Updated dress code causes commotion


Ellie Sullivan and Allison Durham

New administration has updated the dress code for the start of the 2022-2023 school year. With stricter enforcement of the new rules, students are upset. 

Before becoming the high school principal, Stephen Cox was the assistant principal at Hudson High School. He brought the “7 inch” dress code with him as he changed schools because he believed that it was a good fit. 

“I just feel like there is appropriate attire for appropriate situations and circumstances, so that’s where we got the 7 inches from,” Cox said. “In my mind, that’s what seems appropriate.” 

 Parents and students have been angered by the strictness of enforcement during the first week back at school from summer vacations. A large number of female students were sent home to change on the second day of school because their shirt did not meet the 7 inches above the bended knee rule. 

“I wish there was a better way to do it,” Cox said. “It’s just one of those things at the beginning of the school year [that] you have to crack down on. If you don’t, then it’ll be really bad.”

While making the new dress code during the summer, Cox was adamant about it being consistent with little to no wiggle room available.

“We were debating on what we were going to do,” Cox said. “One person said, ‘well if it’s 7, kids are going to make it 8. Let’s make it 6, so you’ll give them 7,’ and I thought in my mind, ‘7 is 7, and 7 is not 7 1/2 , and if we make it 6, it’s going to be 6,’”

Push back has been received on both sides. Some parents have had concerns with the update stating that it is too inappropriate, and other parents have said they believe that the update is overly conservative.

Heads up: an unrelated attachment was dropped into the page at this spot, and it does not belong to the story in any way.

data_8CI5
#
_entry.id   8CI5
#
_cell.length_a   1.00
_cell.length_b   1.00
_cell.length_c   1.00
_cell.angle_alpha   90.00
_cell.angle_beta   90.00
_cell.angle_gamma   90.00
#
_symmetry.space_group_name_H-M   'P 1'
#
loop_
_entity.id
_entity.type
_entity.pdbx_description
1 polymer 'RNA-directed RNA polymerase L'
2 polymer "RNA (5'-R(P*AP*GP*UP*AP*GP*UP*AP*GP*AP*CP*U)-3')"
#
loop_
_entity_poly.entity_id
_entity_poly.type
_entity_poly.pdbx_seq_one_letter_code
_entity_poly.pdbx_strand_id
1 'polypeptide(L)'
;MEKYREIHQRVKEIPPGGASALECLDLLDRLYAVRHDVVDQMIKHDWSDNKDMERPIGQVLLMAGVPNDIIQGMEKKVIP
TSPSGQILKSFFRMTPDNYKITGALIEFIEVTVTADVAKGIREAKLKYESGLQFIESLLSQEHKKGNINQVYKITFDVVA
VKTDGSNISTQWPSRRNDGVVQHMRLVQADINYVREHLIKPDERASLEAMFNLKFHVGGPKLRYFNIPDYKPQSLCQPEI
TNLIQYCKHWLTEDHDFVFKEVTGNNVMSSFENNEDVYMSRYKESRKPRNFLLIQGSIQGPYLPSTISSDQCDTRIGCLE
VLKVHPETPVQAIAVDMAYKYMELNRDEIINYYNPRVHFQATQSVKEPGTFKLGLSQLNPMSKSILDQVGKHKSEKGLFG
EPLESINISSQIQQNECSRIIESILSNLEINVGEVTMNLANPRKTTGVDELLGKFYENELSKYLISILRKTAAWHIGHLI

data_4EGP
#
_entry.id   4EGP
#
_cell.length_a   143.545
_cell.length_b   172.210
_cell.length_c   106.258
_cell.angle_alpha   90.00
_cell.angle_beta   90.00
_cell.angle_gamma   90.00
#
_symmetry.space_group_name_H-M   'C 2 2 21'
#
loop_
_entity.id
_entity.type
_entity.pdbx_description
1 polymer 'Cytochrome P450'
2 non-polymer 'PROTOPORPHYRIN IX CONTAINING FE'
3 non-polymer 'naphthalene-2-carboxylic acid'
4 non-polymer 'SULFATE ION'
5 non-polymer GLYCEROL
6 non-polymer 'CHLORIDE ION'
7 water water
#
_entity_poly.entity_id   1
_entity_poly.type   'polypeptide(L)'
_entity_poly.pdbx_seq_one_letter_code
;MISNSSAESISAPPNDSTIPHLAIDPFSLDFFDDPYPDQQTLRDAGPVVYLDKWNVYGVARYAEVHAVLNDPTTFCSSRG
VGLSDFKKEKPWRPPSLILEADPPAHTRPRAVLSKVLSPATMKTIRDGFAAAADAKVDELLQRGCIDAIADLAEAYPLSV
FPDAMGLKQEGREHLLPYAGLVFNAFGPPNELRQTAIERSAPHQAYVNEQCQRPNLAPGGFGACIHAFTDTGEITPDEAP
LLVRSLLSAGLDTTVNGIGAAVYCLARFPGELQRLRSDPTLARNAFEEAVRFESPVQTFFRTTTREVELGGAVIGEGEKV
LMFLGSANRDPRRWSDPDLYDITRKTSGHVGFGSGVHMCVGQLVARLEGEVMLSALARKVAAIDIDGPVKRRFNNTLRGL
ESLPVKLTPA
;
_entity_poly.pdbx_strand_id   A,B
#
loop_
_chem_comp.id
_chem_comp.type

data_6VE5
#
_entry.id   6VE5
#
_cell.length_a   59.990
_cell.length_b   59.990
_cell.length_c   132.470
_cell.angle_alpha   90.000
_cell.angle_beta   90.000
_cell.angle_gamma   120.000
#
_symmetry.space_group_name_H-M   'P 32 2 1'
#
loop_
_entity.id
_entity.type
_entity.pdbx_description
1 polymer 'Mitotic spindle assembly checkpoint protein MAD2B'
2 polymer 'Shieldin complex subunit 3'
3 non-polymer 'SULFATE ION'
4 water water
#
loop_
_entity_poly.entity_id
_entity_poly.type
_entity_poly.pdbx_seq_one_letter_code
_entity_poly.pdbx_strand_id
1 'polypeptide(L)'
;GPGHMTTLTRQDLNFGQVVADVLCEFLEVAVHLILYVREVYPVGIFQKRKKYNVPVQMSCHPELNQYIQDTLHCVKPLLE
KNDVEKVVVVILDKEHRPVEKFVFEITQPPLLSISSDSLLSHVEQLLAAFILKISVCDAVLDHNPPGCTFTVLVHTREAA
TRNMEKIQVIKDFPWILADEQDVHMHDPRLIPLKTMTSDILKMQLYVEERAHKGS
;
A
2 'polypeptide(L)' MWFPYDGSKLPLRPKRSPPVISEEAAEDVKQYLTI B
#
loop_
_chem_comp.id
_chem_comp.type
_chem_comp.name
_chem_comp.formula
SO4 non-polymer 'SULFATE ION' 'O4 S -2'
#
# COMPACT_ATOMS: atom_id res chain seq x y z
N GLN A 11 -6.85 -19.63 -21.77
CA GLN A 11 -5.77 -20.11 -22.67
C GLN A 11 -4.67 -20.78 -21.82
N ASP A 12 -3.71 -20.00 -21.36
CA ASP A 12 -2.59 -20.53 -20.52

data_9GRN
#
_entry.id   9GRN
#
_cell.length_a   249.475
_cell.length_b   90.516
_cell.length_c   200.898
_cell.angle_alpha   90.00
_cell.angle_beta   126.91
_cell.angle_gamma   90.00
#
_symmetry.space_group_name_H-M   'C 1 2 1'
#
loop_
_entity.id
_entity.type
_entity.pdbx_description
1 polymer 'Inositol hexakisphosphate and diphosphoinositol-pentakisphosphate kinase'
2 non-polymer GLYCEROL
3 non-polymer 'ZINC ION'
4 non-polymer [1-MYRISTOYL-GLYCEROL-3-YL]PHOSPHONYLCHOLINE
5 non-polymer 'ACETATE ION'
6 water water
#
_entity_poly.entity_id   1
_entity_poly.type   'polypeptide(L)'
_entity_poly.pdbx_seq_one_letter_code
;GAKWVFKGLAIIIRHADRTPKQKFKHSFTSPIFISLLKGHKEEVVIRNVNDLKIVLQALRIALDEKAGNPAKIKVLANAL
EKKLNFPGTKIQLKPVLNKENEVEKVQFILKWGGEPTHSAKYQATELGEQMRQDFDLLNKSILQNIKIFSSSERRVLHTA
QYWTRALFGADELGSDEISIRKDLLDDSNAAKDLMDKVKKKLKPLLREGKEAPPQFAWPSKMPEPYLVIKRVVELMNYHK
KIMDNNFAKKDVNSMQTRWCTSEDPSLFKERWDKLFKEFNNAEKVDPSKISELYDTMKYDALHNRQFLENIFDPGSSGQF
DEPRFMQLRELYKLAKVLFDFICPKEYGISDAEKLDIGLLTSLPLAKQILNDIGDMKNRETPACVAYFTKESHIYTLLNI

“We’ve had push back in both directions. Some people think that it’s too skimpy, and some people think that it’s too strict,” Cox said. “You can’t really do anything to make everyone happy.” 

Many of the students agree that the new dress code is unfair because some people have longer legs than others. Female students think it is easier for shorter students to wear leggings because 7 inches on them appears shorter on the thigh than it would be on a taller person. 

“Some schools do the fingertip rule, and people’s shoulders always tend to go up, and honestly some people have shorter arms,” Cox said. “It is impossible to make it perfect across the board.”

Many outraged students have attempted to find a solution to the problem that can be more fair for everyone. They came up with the idea to measure from the inseam rather than the bend of the knee. 

“The inseam is right where the crotch of your pants [is]. I think [measuring 7 inches from the inseam] would be extremely fair, but how do you measure that?” Cox said. “Even with Mrs Graff measuring, we just would not do that, so I have no idea how to even enforce that.”

Cox said that male students are not asked to go home and change because most of the time, they can just pull their shorts down. In most situations, when a female student is dress-coded because of their pants, they have no other option but to change what they are wearing.

“With guys, it’s an easier issue. Most of the time, they agree, nod their head, and fix it,” Cox said. “One thing that is starting to happen with guys is that they fix it, and then you see them 2 hours later and it’s back to the way it was.”

Cox argues against female students saying that their dress code is stricter than the male students dress code by pointing out the things that females are allowed to wear, but males are not.

“Girls can wear more things than guys can. Guys still can’t wear earrings or sleeveless shirts,” Cox said. “On paper, their dress code is more strict, but girls definitely break dresscode a lot more.” 

Students have argued that skinny jeans and joggers can appear tighter or more inappropriate than leggings. 

“Yoga pants and tights look like their name,” Cox said. “The material seems to be a little bit thinner than the joggers.” 

As a small county school, we tend to lean more on the conservative side of the spectrum. Our policies and rules reflect that. Some members of the school district have stated that we are out-dated in the way we run.

“Central Heights [is a] conservative community,” Cox said. “School rules usually mirror the type of community that you live in.”